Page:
Editor’s note: Our review of Spike Jonze’s brilliant Her originally ran during last year’s NYFF, but we’re re-posting it now as the film opens tomorrow in wide release. A lonely man meets an unattainable woman, falls head over heels in love, and is forced to grow through the trials of their romance – it’s a story as old as time, but director Spike Jonze gives it a fresh, timely update with his Her, imagining said unattainable woman as, well, not even really a woman, but a highly intelligent computer operating system. Modern love is complicated. The twist of Her, however, is that Theodore (Joaquin Phoenix, just plain heartbreaking here) and Samantha’s (voiced by Scarlett Johansson) relationship is prone to the same troubles and anxieties as any other romantic bond (all-human or not), and its plot is moved along by very recognizable twists in their road to (maybe) happily ever after. Sure, Her is about a guy who essentially falls in love with an ever-evolving piece of artificial intelligence meant to help sort his email and keep track of his calendar, but it’s also a deeply relatable love story about falling in love with anyone (or anything).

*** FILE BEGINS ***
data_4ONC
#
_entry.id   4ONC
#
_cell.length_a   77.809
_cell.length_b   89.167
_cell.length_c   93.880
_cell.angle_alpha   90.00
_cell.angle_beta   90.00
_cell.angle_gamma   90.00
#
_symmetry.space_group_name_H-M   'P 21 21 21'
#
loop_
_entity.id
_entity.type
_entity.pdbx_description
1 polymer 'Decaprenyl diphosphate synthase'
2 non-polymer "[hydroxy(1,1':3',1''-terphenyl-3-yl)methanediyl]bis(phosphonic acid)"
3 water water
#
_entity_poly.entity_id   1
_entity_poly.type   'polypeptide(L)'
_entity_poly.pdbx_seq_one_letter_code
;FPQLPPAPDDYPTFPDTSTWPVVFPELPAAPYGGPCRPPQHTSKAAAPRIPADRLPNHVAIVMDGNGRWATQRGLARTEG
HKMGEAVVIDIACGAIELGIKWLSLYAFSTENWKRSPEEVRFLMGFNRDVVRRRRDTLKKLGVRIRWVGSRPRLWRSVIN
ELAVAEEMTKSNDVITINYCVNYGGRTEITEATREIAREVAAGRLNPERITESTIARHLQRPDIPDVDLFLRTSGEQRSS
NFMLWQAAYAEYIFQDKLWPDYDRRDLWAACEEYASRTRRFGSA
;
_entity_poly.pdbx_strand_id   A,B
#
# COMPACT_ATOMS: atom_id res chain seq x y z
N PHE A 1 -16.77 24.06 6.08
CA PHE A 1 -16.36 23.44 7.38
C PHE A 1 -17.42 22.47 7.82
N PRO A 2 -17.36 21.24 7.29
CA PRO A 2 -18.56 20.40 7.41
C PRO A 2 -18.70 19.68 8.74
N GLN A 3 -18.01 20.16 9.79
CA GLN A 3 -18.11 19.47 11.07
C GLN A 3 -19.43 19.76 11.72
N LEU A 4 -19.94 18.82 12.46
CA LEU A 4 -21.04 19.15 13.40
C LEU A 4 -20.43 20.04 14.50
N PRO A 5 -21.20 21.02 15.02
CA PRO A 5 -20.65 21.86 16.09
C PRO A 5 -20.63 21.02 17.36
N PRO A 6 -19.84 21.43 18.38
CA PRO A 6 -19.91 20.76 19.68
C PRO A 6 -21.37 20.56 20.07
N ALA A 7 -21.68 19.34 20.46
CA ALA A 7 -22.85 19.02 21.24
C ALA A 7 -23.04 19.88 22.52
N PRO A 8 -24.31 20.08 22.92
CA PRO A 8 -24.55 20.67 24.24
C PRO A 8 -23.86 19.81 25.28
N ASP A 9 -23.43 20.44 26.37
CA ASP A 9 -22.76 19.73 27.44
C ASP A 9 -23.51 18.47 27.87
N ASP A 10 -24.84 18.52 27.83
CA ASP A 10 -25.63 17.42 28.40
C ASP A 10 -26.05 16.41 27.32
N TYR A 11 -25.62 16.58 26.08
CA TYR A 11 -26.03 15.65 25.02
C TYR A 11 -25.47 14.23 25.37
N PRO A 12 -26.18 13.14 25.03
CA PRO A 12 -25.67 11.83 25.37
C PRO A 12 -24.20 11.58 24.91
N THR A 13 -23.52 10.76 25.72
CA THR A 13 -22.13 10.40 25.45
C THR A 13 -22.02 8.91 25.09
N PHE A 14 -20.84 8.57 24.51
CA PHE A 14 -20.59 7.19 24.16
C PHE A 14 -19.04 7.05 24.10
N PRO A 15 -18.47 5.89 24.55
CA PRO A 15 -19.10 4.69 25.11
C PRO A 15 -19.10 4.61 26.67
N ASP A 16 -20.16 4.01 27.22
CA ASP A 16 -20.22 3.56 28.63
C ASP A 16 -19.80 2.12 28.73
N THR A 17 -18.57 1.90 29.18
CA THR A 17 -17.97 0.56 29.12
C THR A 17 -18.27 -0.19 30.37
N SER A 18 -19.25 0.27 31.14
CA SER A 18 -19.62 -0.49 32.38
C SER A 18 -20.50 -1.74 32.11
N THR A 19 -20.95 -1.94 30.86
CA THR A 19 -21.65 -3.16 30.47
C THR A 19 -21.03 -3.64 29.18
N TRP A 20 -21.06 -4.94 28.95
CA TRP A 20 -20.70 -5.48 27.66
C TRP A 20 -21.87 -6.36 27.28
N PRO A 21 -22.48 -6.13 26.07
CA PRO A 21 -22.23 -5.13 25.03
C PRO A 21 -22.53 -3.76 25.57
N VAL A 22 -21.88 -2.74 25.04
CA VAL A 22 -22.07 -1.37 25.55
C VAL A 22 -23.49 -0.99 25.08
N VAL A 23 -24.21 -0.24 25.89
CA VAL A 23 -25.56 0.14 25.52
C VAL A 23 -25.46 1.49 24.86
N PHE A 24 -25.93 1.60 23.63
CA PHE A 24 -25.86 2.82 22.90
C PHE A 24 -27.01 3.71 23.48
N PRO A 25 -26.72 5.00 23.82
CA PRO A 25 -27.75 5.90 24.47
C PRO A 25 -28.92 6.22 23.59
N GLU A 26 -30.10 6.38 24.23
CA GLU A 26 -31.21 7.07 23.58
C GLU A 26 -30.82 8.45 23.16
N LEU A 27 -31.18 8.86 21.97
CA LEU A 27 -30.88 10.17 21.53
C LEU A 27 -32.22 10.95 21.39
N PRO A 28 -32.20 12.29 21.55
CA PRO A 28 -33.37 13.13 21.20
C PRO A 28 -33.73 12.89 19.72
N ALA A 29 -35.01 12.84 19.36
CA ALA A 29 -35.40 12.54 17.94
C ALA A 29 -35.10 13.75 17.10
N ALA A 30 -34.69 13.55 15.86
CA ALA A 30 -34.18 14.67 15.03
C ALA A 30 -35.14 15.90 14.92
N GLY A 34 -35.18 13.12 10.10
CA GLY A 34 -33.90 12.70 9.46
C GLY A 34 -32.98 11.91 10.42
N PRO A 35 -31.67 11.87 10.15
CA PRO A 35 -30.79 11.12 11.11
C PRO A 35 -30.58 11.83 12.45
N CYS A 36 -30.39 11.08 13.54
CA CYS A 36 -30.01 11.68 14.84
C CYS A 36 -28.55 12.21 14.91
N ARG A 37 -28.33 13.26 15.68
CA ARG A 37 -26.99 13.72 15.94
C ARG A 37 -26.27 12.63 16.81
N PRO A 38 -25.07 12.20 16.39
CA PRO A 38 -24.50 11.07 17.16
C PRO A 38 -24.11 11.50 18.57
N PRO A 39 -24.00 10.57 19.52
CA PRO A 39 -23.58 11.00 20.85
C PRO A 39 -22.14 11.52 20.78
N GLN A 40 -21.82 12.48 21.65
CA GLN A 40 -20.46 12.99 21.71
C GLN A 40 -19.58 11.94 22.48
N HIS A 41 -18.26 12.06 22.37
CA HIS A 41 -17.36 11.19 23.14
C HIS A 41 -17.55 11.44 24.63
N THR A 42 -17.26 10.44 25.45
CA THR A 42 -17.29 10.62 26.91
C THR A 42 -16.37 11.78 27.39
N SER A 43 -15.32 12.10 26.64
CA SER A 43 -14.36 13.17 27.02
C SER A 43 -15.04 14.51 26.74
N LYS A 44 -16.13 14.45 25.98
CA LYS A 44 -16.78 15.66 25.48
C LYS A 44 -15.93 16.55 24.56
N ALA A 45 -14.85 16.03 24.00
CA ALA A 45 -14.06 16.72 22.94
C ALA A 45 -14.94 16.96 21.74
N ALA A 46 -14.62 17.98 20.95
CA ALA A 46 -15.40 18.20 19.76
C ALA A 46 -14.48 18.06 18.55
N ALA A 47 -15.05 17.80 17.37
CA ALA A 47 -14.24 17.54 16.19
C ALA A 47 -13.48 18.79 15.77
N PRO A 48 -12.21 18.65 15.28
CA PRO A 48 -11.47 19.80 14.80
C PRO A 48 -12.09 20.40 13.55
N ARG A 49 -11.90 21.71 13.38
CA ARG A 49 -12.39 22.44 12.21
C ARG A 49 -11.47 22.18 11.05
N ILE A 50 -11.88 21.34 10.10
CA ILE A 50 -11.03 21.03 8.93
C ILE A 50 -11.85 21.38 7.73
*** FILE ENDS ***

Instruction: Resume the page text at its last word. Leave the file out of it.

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Ben Stiller in a still from The Secret Life of Walter Mitty